McCarthy 'Scotland's Best Ever Product'
Insight into midfielder's rise from former coaches.
From an early age, James McCarthy has been in the limelight.
A senior first-team debut at the age of 15, Scottish Young Player of the Year at 18, FA Cup winner at 22 and now the second most expensive signing in Everton’s history.
As the clock ticked away on transfer deadline day last month, it looked as if McCarthy would remain out of the Blues’ grasp with Everton and Wigan apparently struggling to strike a deal for the highly-rated midfielder.
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The breakthrough finally came minutes before the deadline with McCarthy arriving at Finch Farm.
The rest, as they say, is history.
McCarthy made his Goodison Park bow in the impressive 1-0 win over Chelsea, and has followed that up with some accomplished midfield displays. It comes as no surprise to those who uncovered and developed Everton’s new number 16 though.
Indeed, he has been hailed as the best player Scotland has ever produced by one of his former mentors.
But the Tartan Army will never get to see James fulfil his potential at Hampden Park after he chose to represent the Republic of Ireland instead.
Frankie McAvoy, Academy Director at Hamilton Academical, discovered James as a youngster and it was he who dished out the high praise following the 22-year-old’s £13million move.
“There’s no doubt about it, he’s the best player Scotland has ever produced,” he declared. “Technically he’s great, he’s got a fantastic right and left foot, he can pick passes and he’s got great energy levels to go and support.
“We brought him to our academy, which has produced some great players, but James was certainly the best. We knew as time was progressing we had something special. The Scottish set-up had some top-notch players at the time but we knew James was better than them.
“My honest opinion is that Everton have got a cracking young player who’s 22 years of age with a long career ahead of him. I think in the current financial climate the £13million Everton paid for him is fantastic business.
“The manager (Roberto Martinez) knows him well and I think he’ll add a real bit of finesse to the team. I certainly think in the long term he’ll be a fantastic acquisition for the club.”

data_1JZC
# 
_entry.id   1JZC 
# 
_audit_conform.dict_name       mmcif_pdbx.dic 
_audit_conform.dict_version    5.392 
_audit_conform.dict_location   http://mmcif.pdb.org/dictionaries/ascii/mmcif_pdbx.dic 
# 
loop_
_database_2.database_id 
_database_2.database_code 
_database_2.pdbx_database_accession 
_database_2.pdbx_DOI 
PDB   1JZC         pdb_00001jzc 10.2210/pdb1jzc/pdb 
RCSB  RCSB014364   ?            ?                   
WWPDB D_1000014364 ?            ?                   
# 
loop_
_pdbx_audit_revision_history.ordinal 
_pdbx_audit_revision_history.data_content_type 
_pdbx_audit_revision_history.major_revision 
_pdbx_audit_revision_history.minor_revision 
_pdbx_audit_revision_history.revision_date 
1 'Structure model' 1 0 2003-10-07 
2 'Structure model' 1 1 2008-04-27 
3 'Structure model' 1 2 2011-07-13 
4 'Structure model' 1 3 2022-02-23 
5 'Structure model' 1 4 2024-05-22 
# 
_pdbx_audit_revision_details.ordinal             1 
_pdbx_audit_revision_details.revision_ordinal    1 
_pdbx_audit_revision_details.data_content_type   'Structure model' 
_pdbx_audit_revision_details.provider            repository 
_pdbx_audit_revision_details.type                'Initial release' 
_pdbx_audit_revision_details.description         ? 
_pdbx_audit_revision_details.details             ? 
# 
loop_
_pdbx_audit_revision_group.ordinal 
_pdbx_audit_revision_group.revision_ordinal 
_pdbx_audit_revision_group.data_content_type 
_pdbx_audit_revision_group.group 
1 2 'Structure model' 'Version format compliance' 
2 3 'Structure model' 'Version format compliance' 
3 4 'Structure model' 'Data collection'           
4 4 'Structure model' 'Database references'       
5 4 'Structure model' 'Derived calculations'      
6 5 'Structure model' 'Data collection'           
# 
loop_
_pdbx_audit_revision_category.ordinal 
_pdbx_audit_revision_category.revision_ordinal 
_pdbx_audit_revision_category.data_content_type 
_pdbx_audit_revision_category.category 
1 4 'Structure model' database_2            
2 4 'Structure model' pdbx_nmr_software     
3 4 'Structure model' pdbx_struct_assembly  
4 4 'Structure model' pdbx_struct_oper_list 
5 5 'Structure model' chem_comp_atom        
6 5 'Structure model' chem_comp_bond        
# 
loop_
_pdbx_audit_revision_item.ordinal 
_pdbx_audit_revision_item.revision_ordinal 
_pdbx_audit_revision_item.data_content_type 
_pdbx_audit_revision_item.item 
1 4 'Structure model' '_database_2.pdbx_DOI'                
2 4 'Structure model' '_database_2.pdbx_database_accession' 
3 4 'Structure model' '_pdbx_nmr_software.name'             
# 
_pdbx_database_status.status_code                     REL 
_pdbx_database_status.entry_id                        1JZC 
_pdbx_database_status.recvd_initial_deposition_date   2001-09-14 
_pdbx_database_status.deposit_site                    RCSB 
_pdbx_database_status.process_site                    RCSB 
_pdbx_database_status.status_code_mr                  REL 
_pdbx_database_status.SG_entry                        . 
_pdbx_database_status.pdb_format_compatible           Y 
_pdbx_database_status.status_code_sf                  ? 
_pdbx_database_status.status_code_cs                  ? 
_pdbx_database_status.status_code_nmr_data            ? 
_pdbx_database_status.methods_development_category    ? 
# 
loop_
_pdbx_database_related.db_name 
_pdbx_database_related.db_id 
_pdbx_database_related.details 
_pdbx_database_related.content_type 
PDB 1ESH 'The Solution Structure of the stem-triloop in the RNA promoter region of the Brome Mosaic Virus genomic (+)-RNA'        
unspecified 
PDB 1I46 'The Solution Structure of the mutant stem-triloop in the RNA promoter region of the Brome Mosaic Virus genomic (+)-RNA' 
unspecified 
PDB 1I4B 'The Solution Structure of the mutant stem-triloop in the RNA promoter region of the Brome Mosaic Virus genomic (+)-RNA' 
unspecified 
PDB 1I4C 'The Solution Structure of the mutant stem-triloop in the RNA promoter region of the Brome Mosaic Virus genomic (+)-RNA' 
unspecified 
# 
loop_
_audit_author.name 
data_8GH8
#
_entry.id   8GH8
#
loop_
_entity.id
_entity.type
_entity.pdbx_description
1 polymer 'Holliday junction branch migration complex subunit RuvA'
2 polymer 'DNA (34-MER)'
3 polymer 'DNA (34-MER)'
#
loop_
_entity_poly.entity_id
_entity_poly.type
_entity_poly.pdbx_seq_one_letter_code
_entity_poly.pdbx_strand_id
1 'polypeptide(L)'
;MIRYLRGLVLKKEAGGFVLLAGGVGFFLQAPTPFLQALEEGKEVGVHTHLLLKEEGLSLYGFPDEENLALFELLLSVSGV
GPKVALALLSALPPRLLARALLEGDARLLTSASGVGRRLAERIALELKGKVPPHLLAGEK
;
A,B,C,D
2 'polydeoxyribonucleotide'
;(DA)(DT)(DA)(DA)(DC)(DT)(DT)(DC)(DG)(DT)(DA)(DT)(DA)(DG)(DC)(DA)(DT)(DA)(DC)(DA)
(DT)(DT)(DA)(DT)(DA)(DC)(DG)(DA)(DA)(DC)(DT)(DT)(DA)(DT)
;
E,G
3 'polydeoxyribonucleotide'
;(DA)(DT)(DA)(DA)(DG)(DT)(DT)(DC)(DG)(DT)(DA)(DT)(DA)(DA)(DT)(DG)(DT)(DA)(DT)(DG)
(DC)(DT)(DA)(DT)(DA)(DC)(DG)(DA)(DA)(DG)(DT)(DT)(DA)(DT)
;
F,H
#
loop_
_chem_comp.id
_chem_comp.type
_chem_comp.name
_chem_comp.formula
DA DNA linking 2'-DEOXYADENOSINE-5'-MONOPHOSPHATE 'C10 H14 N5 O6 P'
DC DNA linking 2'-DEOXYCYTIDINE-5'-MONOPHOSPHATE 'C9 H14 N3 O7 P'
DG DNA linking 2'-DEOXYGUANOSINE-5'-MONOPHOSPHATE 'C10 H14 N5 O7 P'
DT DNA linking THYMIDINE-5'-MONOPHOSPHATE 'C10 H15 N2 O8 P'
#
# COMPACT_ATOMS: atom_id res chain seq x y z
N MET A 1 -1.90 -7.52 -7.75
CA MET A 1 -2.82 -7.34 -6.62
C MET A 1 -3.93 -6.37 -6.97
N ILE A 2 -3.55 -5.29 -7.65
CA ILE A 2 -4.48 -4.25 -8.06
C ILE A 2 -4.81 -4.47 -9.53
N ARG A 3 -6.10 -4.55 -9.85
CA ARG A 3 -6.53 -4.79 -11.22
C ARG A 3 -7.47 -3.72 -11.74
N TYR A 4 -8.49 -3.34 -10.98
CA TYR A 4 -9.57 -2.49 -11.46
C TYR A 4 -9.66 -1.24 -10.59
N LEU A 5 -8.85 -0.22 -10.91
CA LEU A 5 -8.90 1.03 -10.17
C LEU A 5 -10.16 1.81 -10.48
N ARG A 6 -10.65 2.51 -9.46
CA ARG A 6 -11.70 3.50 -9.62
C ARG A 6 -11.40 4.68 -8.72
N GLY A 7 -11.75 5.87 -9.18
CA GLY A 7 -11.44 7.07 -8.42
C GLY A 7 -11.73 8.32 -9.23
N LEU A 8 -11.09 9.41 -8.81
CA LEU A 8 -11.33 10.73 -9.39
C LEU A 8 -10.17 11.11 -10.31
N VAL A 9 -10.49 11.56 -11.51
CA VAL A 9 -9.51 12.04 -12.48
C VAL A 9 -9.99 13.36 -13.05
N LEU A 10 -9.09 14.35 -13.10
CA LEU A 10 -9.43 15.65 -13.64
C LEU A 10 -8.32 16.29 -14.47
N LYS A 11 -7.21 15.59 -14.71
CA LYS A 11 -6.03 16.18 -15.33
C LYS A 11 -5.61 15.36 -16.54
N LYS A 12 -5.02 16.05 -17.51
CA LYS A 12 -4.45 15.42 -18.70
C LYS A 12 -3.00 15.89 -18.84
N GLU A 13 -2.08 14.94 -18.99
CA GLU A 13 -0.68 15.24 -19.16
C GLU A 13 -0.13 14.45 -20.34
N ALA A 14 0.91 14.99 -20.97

The story of McCarthy is something spectacular. Within 18 months of joining Hamilton’s academy just prior to his 14th birthday, he was ready to enter the pitch for his senior debut at the tender age of 15.
September 30th 2006 is a date that will be go down in folklore at New Douglas Park as the fresh-faced youngster became the club’s youngest ever player as he appeared as a second-half substitute against Queen of the South.
Billy Reid, Accies manager at the time, had no qualms putting the youngster straight into the action even though other managers may have thought twice about the decision.
“Obviously throwing him straight in, we weren’t so sure," said Reid. "But because of the level James was at already, it meant he was a super talent at our level right from the off. He came straight into the side and once he was there he was never out of the team.
“There were one or two times we could have possibly given him a rest to stop him from burning out but the team needed him at the time. Even from that early age he was a big player at that level.”
McCarthy’s importance to the team was there for all to see.
He played a key role in the Accies returning to the top flight of Scottish Football in 2008 after a 20-year absence, with a number of commanding performances at the heart of midfield alongside Alex Neil and future Wigan teammate James McArthur.
With trips to Ibrox and Celtic Park then on the horizon, the sudden jump in standard may have fazed a number of 17-year-olds, but not the Glaswegian.
The youngster continued his remarkable rise by claiming the Scottish Young Player of the Year award ahead of current Sunderland striker Steven Fletcher and former teammate McArthur.
“I did say back then to everyone in Scotland at the time that he was the best young player in the country at that level and I’d never seen someone as good as that,” added Reid.